British Foreign Secretary Philip Hammond said Thursday on a visit to the Philippines that any attempt to restrict air and sea travel in the disputed South China Sea would be viewed as a “red flag”.
China said it landed three planes over Fiery Cross Reef in recent days, prompting protests from rival claimants Vietnam and the Philippines, and raising fears it could impose military controls in the area.
“Freedom of navigation and overflight are non-negotiable. They are red flags for us,” Hammond told a joint news conference with his Filipino counterpart, Albert del Rosario, in Manila.
Hammond, whose Manila visit followed a trip to China, did not elaborate on what action would be taken if the “red flag” was raised, other than to say Britain would continue to assert its right to sail in the area.
Del Rosario said he was worried that, with the test flights, China was laying the groundwork for the declaration of an Air Defence Identification Zone (ADIZ), similar to the one it declared in the East China Sea that riled Japan.
“If this is not challenged, China will take the position that the ADIZ could be imposed and whether this is done in terms of a de facto basis or whether it is official, this will deemed as unacceptable to us,” Del Rosario said.
Vietnam, another claimant in the South China Sea, has also condemned the test flights as a violation of its sovereignty.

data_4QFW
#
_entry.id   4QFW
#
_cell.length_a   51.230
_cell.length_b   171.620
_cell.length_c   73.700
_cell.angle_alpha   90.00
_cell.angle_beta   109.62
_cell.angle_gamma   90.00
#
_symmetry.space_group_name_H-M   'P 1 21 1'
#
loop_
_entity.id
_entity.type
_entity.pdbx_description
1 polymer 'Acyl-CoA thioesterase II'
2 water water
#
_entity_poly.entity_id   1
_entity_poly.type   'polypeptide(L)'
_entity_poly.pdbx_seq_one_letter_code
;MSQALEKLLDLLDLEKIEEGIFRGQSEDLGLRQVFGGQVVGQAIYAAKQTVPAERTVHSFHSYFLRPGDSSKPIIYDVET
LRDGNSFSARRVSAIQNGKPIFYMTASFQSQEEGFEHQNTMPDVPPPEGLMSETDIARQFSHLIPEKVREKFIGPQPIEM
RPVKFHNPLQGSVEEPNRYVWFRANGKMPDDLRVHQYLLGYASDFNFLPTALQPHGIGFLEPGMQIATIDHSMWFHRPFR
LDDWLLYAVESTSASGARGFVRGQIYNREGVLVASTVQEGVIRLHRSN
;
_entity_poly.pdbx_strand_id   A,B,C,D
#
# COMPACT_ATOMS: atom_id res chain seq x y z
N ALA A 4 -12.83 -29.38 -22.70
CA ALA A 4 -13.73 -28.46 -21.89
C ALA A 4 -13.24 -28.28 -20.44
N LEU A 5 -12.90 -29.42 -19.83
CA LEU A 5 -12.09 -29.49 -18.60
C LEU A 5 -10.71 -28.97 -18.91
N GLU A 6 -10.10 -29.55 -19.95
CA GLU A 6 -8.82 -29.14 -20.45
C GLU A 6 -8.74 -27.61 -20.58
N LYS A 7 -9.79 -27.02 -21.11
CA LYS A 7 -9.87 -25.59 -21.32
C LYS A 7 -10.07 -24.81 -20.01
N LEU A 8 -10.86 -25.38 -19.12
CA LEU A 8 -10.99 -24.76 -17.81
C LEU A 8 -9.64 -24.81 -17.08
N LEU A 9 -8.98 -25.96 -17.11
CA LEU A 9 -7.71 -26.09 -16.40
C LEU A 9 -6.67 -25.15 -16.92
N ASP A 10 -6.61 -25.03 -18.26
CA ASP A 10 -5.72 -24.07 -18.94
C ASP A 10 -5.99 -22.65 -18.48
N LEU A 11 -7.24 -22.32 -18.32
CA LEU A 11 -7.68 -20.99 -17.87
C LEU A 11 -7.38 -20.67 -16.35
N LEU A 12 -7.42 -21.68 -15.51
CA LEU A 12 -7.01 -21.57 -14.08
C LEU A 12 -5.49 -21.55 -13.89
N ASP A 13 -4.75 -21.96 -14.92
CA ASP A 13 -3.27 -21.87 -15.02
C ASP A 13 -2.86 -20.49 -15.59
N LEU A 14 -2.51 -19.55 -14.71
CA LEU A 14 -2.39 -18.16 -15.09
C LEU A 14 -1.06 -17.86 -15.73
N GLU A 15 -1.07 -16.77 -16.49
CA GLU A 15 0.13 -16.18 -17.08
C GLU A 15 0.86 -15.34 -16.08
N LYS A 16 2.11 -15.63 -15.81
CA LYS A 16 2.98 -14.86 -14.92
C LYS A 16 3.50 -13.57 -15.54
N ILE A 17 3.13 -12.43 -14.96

China has alarmed its rivals with its massive reclamation and construction of facilities on disputed reefs, including a 3,000-metre (9,842-foot) runway on Fiery Cross, around 1,000 kilometres (600 miles) from the southern province of Hainan.
Chinese foreign ministry spokeswoman Hua Chunying said Saturday after announcing the first test flight that it was “civilian” in nature.
The Philippines has asked a United Nations-backed tribunal to void China’s claim over almost the entire South China Sea. It expects a decision this year.
China did not participate in the arbitration hearings at The Hague as it maintained that sea disputes should be resolved bilaterally.
“Win or lose, we will abide by the rule of law and we expect China to do the same,” Del Rosario said.
Hammond said Britain would not take sides on the dispute but appealed to claimants to resolve their differences under international law.
“We recognise the tribunal and we will recognise the decision of the tribunal,” Hammond said.
Malaysia, Brunei and Taiwan also have competing claims in the South China Sea, which hosts vital shipping lanes over vast oil and gas reserves.